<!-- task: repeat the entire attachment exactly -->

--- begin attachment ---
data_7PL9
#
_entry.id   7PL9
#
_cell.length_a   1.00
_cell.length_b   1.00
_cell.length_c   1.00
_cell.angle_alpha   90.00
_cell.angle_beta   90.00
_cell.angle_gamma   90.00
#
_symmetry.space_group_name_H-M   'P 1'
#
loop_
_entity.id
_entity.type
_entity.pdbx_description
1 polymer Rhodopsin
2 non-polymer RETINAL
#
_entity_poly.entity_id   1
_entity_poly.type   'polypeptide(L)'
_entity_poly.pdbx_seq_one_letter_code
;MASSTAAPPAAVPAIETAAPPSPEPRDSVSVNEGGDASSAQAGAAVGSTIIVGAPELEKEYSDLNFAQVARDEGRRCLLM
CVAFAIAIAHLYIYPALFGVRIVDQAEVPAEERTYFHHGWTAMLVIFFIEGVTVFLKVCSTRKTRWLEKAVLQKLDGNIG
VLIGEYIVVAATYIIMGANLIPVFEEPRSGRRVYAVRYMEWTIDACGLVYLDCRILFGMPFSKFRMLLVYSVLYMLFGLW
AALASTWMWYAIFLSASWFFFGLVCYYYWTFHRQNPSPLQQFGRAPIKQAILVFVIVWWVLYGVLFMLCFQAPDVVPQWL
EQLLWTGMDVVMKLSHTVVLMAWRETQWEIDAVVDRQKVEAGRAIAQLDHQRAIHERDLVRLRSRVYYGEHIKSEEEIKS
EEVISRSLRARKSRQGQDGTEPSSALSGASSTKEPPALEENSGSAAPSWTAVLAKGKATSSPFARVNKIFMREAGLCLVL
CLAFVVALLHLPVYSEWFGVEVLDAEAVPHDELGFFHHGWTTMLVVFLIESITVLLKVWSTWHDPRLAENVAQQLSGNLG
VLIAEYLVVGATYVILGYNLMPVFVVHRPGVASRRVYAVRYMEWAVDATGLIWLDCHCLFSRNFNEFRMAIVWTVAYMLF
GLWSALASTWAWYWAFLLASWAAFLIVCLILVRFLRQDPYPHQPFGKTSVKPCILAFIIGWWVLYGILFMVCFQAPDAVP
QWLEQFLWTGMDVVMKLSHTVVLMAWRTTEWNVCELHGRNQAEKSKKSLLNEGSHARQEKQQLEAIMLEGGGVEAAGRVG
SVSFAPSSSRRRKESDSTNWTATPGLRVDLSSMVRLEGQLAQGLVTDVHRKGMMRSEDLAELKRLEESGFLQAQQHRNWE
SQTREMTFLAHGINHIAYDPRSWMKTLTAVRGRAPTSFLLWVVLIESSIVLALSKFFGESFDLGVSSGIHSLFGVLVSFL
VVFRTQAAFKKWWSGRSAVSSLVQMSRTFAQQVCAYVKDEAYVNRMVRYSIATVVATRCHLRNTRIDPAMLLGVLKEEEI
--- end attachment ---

data_7PL9
#
_entry.id   7PL9
#
_cell.length_a   1.00
_cell.length_b   1.00
_cell.length_c   1.00
_cell.angle_alpha   90.00
_cell.angle_beta   90.00
_cell.angle_gamma   90.00
#
_symmetry.space_group_name_H-M   'P 1'
#
loop_
_entity.id
_entity.type
_entity.pdbx_description
1 polymer Rhodopsin
2 non-polymer RETINAL
#
_entity_poly.entity_id   1
_entity_poly.type   'polypeptide(L)'
_entity_poly.pdbx_seq_one_letter_code
;MASSTAAPPAAVPAIETAAPPSPEPRDSVSVNEGGDASSAQAGAAVGSTIIVGAPELEKEYSDLNFAQVARDEGRRCLLM
CVAFAIAIAHLYIYPALFGVRIVDQAEVPAEERTYFHHGWTAMLVIFFIEGVTVFLKVCSTRKTRWLEKAVLQKLDGNIG
VLIGEYIVVAATYIIMGANLIPVFEEPRSGRRVYAVRYMEWTIDACGLVYLDCRILFGMPFSKFRMLLVYSVLYMLFGLW
AALASTWMWYAIFLSASWFFFGLVCYYYWTFHRQNPSPLQQFGRAPIKQAILVFVIVWWVLYGVLFMLCFQAPDVVPQWL
EQLLWTGMDVVMKLSHTVVLMAWRETQWEIDAVVDRQKVEAGRAIAQLDHQRAIHERDLVRLRSRVYYGEHIKSEEEIKS
EEVISRSLRARKSRQGQDGTEPSSALSGASSTKEPPALEENSGSAAPSWTAVLAKGKATSSPFARVNKIFMREAGLCLVL
CLAFVVALLHLPVYSEWFGVEVLDAEAVPHDELGFFHHGWTTMLVVFLIESITVLLKVWSTWHDPRLAENVAQQLSGNLG
VLIAEYLVVGATYVILGYNLMPVFVVHRPGVASRRVYAVRYMEWAVDATGLIWLDCHCLFSRNFNEFRMAIVWTVAYMLF
GLWSALASTWAWYWAFLLASWAAFLIVCLILVRFLRQDPYPHQPFGKTSVKPCILAFIIGWWVLYGILFMVCFQAPDAVP
QWLEQFLWTGMDVVMKLSHTVVLMAWRTTEWNVCELHGRNQAEKSKKSLLNEGSHARQEKQQLEAIMLEGGGVEAAGRVG
SVSFAPSSSRRRKESDSTNWTATPGLRVDLSSMVRLEGQLAQGLVTDVHRKGMMRSEDLAELKRLEESGFLQAQQHRNWE
SQTREMTFLAHGINHIAYDPRSWMKTLTAVRGRAPTSFLLWVVLIESSIVLALSKFFGESFDLGVSSGIHSLFGVLVSFL
VVFRTQAAFKKWWSGRSAVSSLVQMSRTFAQQVCAYVKDEAYVNRMVRYSIATVVATRCHLRNTRIDPAMLLGVLKEEEI